Before you can bake sourdough bread, you need to get a starter. It sounds complicated, but a starter is simply a jar full of yeasts and bacteria that are responsible for making your bread rise.
Knowing More about Sourdough
What is sourdough, and how do you start a sourdough starter? Let us start with the basics.
Sourdough is a special type of dough that develops its own cultural imprint when it is allowed to ferment for at least 24 hours at room temperature. The process turns it from a liquid into a semisolid, meaning it is still too liquid to turn into bread, but the kneading process produces a new kind of gluten that makes the dough stretchy and pliable. It develops a distinctive sour flavor as it ferments for a few days.
A sourdough starter is a bacteria found in the sourdough that causes your dough to rise. It is also known as sourdough culture, wild yeast, and lactobacillus acidophilus. It is important for you to have a healthy starter in order for your bread to rise properly.
Kinds of Sourdough
Sourdough bread is an interesting and enjoyable bread, but there are a lot of tricks to successfully starting a sourdough. For example, use a combination of flour and water to create a starter. This allows you to use a portion of the starter for baking your bread. Anybody can start a sourdough, right? Just mix some flour, water, and starter, dump it all into an oven, and bake it. But that’s not sourdough.
Sourdough starters are very simple organisms that are used in bread-making. They are so simple, in fact, that it is difficult to understand how they produce the wondrous bread that we love. There are many different kinds of sourdough starter, but the most common is the levain and the poolish. Levain is a mixture of flour and a bit of yeast. Poolish is a mixture of flour and water. The reason that sourdough is called sour is that it is “sour” in flavor.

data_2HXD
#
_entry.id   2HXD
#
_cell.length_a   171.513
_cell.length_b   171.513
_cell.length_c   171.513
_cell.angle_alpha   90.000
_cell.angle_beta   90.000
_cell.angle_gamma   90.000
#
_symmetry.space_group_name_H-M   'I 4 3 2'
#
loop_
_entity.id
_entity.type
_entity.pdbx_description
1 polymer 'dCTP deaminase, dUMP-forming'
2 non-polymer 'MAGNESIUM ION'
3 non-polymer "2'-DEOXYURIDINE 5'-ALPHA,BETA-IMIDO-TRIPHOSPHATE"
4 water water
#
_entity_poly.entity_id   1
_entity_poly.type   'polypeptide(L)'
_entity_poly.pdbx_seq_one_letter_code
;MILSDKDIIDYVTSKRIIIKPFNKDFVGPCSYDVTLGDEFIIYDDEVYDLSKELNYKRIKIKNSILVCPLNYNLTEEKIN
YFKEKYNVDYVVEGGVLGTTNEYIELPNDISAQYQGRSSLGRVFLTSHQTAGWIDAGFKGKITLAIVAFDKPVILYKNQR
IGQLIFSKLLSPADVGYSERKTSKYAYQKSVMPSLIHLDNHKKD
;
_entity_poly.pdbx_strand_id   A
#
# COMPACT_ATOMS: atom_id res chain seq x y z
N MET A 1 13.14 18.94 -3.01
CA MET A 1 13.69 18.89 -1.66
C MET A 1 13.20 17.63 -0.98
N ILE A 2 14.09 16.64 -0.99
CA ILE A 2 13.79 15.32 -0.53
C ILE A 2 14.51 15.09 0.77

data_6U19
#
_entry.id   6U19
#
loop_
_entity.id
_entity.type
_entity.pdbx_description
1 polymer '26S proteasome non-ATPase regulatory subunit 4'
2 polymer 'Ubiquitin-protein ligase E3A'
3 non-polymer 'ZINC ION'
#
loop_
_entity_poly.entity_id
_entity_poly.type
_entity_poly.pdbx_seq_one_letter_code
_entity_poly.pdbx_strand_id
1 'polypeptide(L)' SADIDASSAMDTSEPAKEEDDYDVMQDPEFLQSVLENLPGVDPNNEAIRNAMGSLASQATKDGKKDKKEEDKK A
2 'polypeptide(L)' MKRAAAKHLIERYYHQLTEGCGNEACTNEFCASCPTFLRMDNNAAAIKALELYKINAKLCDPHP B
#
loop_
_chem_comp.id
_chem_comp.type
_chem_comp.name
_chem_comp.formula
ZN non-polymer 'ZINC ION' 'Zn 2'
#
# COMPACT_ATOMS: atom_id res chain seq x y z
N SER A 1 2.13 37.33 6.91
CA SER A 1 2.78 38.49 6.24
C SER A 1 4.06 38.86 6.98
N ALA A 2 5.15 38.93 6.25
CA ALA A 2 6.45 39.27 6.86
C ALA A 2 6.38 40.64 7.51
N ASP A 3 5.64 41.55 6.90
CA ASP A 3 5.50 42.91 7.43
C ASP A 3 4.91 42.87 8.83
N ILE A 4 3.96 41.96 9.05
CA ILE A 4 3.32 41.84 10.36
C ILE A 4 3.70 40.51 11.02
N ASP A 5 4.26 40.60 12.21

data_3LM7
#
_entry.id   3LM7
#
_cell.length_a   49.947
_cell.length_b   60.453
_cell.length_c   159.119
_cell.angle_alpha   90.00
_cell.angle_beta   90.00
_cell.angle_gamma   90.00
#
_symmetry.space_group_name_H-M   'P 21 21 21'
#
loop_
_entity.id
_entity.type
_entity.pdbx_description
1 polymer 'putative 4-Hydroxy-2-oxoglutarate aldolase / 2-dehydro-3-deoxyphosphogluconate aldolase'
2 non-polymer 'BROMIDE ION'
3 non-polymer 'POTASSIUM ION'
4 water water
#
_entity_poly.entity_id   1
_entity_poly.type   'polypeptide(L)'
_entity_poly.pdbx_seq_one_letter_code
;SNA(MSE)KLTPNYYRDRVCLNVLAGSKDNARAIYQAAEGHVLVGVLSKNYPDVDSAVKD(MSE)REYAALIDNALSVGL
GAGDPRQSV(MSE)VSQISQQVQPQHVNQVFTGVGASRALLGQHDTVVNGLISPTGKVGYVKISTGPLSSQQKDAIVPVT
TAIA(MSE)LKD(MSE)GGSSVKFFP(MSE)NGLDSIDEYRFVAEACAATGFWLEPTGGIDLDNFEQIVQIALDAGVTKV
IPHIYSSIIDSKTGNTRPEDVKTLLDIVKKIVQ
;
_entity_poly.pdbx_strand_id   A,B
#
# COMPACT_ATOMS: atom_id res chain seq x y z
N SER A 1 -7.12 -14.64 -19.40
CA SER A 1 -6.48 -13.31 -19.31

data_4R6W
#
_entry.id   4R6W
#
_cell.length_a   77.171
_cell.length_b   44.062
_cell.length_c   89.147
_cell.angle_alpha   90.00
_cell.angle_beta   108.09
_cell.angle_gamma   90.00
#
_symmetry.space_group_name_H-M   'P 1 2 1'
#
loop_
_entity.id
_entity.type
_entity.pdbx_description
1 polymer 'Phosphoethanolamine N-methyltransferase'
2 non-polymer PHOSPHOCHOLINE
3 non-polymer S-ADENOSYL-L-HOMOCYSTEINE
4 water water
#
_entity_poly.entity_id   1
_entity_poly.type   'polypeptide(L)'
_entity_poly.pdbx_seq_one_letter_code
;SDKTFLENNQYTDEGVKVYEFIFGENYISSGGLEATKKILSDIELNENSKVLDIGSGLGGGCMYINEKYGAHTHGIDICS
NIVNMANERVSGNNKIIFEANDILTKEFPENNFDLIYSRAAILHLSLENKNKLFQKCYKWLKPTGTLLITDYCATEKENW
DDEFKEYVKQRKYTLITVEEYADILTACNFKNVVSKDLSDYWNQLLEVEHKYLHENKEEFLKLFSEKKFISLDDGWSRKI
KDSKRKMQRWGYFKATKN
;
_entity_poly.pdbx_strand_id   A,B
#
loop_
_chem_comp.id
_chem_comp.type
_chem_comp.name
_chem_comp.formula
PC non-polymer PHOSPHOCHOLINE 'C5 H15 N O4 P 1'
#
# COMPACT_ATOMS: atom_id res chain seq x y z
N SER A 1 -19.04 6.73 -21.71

Starting a Sourdough
Starting a sourdough starter is not as difficult as it might seem, but making sure you have the right ingredients is important. It is important to remember you are not starting a new food so much as beginning a culture. This process takes time, patience, and knowledge.
The process of creating a sourdough starter involves a set of specific steps, but the overall process can be broken down into a few basic steps:
- Start with a starter, like using your starter from the refrigerator or freezer or buying a starter online. That would be the case, but if you want to find the wild one, you need to start with some flour and water, as wild yeast is very sensitive to temperature. Mix the ingredients in a non-metal bowl.
- After mixing the mixture, enclose the bowl in a cloth or plastic bag and put it somewhere cool, out of the way, for two to three days.
- Keep the starter covered and in a warm place, and feed it every 2-3 days. Feeding it means adding fresh flour and water. This can take a while to get going but will pay off in the long run.
- Next, use this starter to make your first loaf. After that, you can experiment with different recipes.
The key to getting a good consistency is to keep both the time and the temperature on the lower side of the recommended ranges. The starter is made from flour, water, and a combination of flour and water, and then it is left to sit overnight or longer. The first time you do this, it will be very active, and it will take some time to get used to controlling the starter, but it will become one of your greatest assets later on.
The challenge of starting your own sourdough bread is that there are many different ways to do it. Whether you are interested in making a loaf of bread, a whole wheat loaf, or just a loaf of bread, many different sourdough recipes are out there. But, there is a right way and a wrong way to start a sourdough starter. Doing it wrong can result in a starter that doesn’t work well, but doing it wrong can also result in a starter that isn’t even worth starting because the results aren’t great.